Eventually I moved to the far south of Belize where most folks were Maya living by subsistence farming as they had for millennia. I began writing grant proposals and over the years brought millions into the south for development projects. I got involved in marine conservation. The Belize Barrier Reef had been declared a World Heritage Site on the basis of seven paper parks that had been drawn on a map. I was hired by the Belize government to prepare conservation management plans for five of them.

For nearly 20 years, I worked for the country. Sometimes I was paid, sometimes I was not.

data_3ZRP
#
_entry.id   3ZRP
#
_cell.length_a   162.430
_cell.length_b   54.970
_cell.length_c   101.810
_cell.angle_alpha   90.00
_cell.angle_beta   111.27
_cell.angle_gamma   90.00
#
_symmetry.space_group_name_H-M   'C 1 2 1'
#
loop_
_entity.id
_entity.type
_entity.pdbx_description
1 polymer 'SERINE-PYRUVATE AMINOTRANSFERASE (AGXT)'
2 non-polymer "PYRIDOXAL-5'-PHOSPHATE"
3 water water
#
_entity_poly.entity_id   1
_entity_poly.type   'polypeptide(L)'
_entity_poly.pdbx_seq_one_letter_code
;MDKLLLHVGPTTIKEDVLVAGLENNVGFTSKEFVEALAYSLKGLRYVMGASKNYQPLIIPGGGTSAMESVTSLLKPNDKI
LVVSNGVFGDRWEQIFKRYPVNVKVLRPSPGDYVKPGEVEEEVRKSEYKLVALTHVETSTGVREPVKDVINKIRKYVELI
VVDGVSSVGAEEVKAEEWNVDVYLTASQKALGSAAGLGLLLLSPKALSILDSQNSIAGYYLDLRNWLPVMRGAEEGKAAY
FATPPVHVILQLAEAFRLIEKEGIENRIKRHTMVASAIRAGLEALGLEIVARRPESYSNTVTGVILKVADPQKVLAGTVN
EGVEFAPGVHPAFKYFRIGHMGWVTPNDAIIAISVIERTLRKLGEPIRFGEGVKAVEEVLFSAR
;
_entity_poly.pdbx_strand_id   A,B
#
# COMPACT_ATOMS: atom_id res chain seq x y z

I did have fantastic adventures. Belize was a bit like the old west. There was little infrastructure or bureaucracy, especially in the south. I lived deep in the jungle in a tent for three years where I met all kinds of wildlife: hundreds of snakes (many venomous), tapirs, wild boars, monkeys, ocelots.

I was attacked by a mountain lion and managed to walk away unhurt after spending 20 minutes with it. In another setting, I was shot at by a major figure in the drug world at close range. I grappled with and chased down a burglar who threatened me with a knife. I dove up and down the barrier reef, meeting sharks, turtles, manatee, and whale sharks. I even lived as a lobster fisherman for two years in a tiny isolated coastal community that you could only reach by boat. It was great fun.

But it was lonely being a fugitive.